In November 2019, we announced positive topline results from the planned interim analysis of ROCKstar (KD025-213), our pivotal trial evaluating KD025 in patients with cGVHD who have received at least two prior lines of systemic therapy. The trial met the primary endpoint of Overall Response Rate (ORR) at the interim analysis, which was conducted as scheduled two months after completion of enrollment. KD025 showed statistically significant ORRs of 64% with KD025 200 mg once daily (95% Confidence Interval (“CI”): 51%, 75%; p<0.0001) and 67% with KD025 200 mg twice daily (95% CI: 54%, 78%; p<0.0001). In February 2020, we announced expanded results of the interim analysis of KD025-213, showing that ORRs were consistent across key subgroups, including in patients with four or more organs affected by cGVHD (n=69; 64%) and patients who had no response to their last line of treatment (n=74; 68%). Responses were observed in all affected organ systems, including in organs with fibrotic disease. KD025 has been well tolerated and adverse events have been consistent with those expected in the patient population. Additional secondary endpoints, including duration of response, corticosteroid dose reductions, Failure-Free Survival, Overall Survival and Lee Symptom Scale reductions continue to mature and will be available later in 2020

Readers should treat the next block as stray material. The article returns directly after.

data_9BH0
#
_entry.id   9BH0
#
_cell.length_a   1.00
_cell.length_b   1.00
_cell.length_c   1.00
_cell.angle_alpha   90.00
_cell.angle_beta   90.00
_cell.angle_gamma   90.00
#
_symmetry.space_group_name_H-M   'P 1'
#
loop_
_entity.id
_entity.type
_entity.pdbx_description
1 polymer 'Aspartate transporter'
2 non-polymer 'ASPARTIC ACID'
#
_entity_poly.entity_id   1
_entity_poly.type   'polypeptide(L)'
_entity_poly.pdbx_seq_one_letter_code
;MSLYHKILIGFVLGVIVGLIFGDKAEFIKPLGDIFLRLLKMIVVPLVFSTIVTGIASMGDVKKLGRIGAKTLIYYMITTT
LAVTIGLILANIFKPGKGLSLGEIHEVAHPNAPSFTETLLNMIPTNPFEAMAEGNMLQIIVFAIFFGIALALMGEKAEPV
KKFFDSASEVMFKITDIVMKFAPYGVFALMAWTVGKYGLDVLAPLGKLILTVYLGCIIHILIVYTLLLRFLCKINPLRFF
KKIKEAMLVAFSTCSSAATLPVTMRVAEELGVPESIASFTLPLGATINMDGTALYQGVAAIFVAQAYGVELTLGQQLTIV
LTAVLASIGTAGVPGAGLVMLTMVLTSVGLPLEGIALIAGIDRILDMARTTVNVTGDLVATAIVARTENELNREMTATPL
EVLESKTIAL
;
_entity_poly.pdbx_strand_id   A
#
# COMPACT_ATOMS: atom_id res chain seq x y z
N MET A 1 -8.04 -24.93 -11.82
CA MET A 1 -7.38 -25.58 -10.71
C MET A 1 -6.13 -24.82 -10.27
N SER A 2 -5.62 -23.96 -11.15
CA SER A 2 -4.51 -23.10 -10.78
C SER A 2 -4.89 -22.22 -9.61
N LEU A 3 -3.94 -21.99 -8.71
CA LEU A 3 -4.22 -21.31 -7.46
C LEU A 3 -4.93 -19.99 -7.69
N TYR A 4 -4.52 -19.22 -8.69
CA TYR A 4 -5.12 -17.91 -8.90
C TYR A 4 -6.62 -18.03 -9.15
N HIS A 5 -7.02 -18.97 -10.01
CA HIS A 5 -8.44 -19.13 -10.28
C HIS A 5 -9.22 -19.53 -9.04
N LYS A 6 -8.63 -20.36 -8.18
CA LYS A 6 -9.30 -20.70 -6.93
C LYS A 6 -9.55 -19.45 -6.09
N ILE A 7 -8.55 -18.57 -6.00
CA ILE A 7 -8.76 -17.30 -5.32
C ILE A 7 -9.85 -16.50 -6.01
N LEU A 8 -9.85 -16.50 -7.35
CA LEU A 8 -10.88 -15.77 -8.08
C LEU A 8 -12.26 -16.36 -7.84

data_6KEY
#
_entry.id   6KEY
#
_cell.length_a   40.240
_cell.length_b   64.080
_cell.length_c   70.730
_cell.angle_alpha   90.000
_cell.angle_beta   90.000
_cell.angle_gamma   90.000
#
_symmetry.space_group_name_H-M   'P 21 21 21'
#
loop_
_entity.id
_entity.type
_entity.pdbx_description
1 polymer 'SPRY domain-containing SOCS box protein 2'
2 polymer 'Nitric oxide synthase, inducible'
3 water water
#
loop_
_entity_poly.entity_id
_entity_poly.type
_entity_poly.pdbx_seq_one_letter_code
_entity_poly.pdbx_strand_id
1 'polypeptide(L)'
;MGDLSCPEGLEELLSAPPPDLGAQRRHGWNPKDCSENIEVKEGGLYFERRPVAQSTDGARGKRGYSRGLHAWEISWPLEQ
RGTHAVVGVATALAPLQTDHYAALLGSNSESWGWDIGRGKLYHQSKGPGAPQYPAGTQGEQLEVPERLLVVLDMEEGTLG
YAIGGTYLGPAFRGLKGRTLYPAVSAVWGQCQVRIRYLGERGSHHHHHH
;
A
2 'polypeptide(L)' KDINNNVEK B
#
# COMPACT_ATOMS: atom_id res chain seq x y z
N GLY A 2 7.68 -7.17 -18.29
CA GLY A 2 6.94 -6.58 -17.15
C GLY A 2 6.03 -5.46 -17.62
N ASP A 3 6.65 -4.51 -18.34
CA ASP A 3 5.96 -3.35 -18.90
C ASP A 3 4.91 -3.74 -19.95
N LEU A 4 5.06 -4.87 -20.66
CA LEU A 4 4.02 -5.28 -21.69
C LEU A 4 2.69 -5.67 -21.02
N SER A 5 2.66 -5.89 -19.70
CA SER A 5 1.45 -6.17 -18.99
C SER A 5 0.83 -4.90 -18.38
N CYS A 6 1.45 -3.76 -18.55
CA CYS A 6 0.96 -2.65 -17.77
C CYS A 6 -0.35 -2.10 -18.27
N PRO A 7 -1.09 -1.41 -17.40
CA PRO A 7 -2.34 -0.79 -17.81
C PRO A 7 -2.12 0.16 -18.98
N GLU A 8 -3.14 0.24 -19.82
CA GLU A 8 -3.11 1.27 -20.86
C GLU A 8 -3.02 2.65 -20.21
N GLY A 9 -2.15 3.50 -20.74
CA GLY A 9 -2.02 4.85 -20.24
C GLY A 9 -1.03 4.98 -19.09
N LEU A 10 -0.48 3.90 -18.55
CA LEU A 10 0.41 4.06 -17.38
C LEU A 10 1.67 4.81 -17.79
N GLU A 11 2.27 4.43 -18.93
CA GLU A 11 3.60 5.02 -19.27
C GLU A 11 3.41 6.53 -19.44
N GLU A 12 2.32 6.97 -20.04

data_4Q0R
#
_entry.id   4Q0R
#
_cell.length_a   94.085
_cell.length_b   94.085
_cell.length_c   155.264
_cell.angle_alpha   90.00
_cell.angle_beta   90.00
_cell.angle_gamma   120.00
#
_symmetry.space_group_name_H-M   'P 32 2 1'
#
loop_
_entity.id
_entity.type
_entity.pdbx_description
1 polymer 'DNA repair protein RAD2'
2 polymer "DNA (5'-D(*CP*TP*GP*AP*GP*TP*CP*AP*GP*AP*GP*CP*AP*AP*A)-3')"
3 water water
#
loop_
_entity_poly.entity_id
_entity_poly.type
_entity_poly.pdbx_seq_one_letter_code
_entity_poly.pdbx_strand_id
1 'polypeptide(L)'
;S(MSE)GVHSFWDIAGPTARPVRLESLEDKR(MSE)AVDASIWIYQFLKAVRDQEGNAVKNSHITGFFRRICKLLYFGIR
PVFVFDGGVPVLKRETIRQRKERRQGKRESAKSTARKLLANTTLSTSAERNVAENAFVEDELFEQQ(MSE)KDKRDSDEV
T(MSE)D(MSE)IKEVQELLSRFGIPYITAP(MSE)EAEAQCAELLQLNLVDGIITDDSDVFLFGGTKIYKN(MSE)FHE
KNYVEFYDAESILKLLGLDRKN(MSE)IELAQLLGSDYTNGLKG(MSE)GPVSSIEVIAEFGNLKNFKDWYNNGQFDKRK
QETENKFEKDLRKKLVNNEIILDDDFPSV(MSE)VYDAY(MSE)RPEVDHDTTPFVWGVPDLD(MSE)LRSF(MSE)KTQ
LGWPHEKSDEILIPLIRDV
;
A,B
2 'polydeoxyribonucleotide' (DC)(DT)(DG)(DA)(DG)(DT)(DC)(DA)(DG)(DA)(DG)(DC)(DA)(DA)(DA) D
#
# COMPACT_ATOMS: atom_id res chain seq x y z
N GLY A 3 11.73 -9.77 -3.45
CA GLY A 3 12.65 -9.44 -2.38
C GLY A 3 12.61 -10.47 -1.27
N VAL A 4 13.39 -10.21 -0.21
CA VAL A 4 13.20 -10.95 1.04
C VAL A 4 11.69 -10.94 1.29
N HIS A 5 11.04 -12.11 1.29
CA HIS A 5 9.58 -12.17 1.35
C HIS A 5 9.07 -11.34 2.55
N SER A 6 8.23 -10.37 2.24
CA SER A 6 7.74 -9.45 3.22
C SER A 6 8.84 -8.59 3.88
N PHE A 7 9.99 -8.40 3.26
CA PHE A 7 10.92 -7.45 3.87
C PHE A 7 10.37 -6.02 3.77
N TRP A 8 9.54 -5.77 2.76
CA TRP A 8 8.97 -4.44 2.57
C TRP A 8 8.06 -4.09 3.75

Further, in December 2019, we presented two-year follow-up data from our ongoing Phase 2a clinical trial of KD025 in cGVHD (KD025-208). The data showed continued patient benefit, with an ORR of 65% across all three dose cohorts. Responses were observed in all affected organ systems, including organs with fibrotic disease. Kaplan-Meier median duration of response was 35 weeks. KD025 was well tolerated, with no increased risk of infection observed. Twenty-four percent of the patients in the trial had remained on KD025 therapy for more than one-and-a-half years as of June 30, 2019. 

We also initiated a double-blind, placebo-controlled Phase 2 clinical trial of KD025 for the treatment of systemic sclerosis, a life-threatening autoimmune disease characterized by chronic inflammation, fibrosis and vascular damage, in 2019.